Welcome to the Rotary Club of Arlington

Who Are We?

The Rotary Club of Arlington is a

group of business owners, professionals

and community leaders that are

dedicated to making our world and our

community stronger.

We are committed to the ideal of

"Service Above Self"

while enjoying fun, fellowship and friendships



Home Page Stories

Duck Dash Kickoff--Shirts, Mascots and Start of Ticket Sales 

Our club kicked off phase two of our one fundraiser for the year, the Great Stilly Duck Dash!  Phase one was our sponsorship drive that ended a bit short but Ticket Masters Dale and Carla aim to make up the short fall!

Paul modeled the 2017 Duck Dash shirt, or rather, tank top and showed off other apparel items he is sure will catch on. 

He then revealed to real 2017 Duck Dash shirt.

The club needs volunteers for assistance on the 4th of July.  Paul will send out an email with a request.


Sell, sell, sell!  Those are the words of our 2 ticket masters, Carla and Dale, who are looking on as Dave goes over gambling rules.

Ryan Berg has offered his credit card processing service for anyone that wants to pay by credit card. 

We will be reporting sales weekly on the tally sheets. 

Account for every ticket.  $5 per ticket or $20 for a discount book.  No exceptions.  Turn in all tickets in one book together.  Do not take tickets apart.  Write your name on the back of tickets. 

You can purchase tickets for friends and family members.  If you purchase a ticket for yourself it might be wise to put a friend or family member’s name on the ticket to avoid embarrassment.  You can sell to minors. 

Extra tickets available at the pharmacy or from Dale and Carla at our weekly meetings..  You can only turn money in at the weekly meetings until July 3 and 4 when there will be a turn in station at Haller Park in the Public Works Building. 

If you send someone in to pick up tickets they will have to verify they are selling for you, not for them. 

On the discount tickets, you do not have to put their name on each ticket, just the first ticket. 

All tickets must be turned in by 6pm on the 4th.  All tickets will be put in a barrel, 1,500 to 2,000 will be drawn and attached to ducks that will race the river. 

Sign up to visit other clubs.  The sign ups for the grocery stores will come out later. 

A kickoff would not be complete without the crowning of our ducks of 2017, chosen by past duck mascots who belong to the prestigious Order of the Duck.

As in the past, Ron Love did the honors with a little teasing in advance of the announcement of the female and make ducks.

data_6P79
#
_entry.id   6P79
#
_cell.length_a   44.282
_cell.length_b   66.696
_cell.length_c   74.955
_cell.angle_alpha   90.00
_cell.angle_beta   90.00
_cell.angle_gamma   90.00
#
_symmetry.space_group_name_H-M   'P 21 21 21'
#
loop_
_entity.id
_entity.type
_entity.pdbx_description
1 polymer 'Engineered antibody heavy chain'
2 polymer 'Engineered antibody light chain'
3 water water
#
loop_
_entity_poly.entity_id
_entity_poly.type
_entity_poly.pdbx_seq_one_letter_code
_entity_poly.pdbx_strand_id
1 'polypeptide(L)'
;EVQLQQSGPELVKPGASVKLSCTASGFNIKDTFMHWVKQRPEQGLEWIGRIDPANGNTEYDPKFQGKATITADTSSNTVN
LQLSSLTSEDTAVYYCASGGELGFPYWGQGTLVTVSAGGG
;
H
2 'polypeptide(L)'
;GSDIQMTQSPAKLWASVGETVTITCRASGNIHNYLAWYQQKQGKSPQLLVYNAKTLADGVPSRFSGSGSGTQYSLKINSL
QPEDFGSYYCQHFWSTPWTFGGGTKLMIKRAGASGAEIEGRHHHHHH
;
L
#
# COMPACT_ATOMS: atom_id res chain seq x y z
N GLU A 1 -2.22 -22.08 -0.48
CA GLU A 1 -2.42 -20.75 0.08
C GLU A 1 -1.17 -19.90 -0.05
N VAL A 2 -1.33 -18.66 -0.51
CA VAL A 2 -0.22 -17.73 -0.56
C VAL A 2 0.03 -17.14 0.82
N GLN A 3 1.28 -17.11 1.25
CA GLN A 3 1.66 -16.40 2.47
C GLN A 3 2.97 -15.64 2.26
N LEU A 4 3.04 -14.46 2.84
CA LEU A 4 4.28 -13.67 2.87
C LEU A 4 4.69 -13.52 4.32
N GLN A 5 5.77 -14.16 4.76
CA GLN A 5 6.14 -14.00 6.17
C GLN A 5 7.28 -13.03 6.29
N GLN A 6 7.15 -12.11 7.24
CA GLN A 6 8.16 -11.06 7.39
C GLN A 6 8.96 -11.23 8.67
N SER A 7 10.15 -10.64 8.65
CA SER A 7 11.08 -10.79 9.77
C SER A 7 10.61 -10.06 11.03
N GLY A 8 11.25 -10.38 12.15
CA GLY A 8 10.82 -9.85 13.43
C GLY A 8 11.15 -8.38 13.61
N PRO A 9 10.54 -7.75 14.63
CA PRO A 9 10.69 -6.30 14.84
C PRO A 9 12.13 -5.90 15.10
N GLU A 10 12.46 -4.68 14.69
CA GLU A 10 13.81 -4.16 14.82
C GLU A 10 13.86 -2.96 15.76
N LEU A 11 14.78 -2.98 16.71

No One is Exempt--Even if Not a New Member

And the female Duck for 2017 is:

Carla Rankin Gastineau

And the Male Duck is:

Jim Kelly
In the weekly bulletin you will find a list of paired ducks, information on gambling regulations, tally form and personal log to keep track of your tickets.  Remember, you must account for all tickets that have been distributed to you with either returned money or the unsold tickets.


Community Benefits from Duck Dash Sales

The Great Stilly Duck Dash started as a new fundraiser for our club back in 1989 in response to our club's pledge of $10,000 towards the construction costs of building a new Boys and Girls Club.  When the call went out for the need to enlarge the club we responded with a pledge of $50,000.  We are able to meet that pledge and commit funds to many other projects because of the growth of the fund raiser.
On Saturday, May 20, we were able to celebrate the opening of the enlarged club with a ribbon cutting ceremony.
A Thank You Plaque for the Rotary Club of Arlington!
Kids Cutting the Ribbon With Dignitaries Behind Them
A New Gym and a Half Has Been Added--Volleyball Game the Day of the Ribbon Cutting
New Teen Center with State of the Art Audio, Video and Graffiti Board
A Room for Kids to Study with New Computers
One of the other recent contributions from Duck Dash proceeds was $4000 to Youth Dynamics to help kids go to camp.  Many members also attended the Youth Dynamics dinner auction, also on May 20.  Rotarian Jessica Ronhaar, Director of the Arlington Unit recruited Rotarian Devin Brossard, a local Chiropractor, to serve as this year's auctioneer.
Devin Working his Magic in Front of the Sponsorship Banner
in addition to the Boys and Girls Club and Youth Dynamics, Duck Dash funds have been used for Fourth of July Fireworks, and support of a number of youth programs:  Exchange student program, Interact Club, Camp Fire Camp Scholarships, Cocoon House, Kids Kloset, Rotary Youth Leadership  and the Neobots (high school robotics).  Other beneficiaries include Village Community Services, the Healing Fund, Pennies for Puppies (police canine), Arlington Community Food Bank, and Rotary Foundation.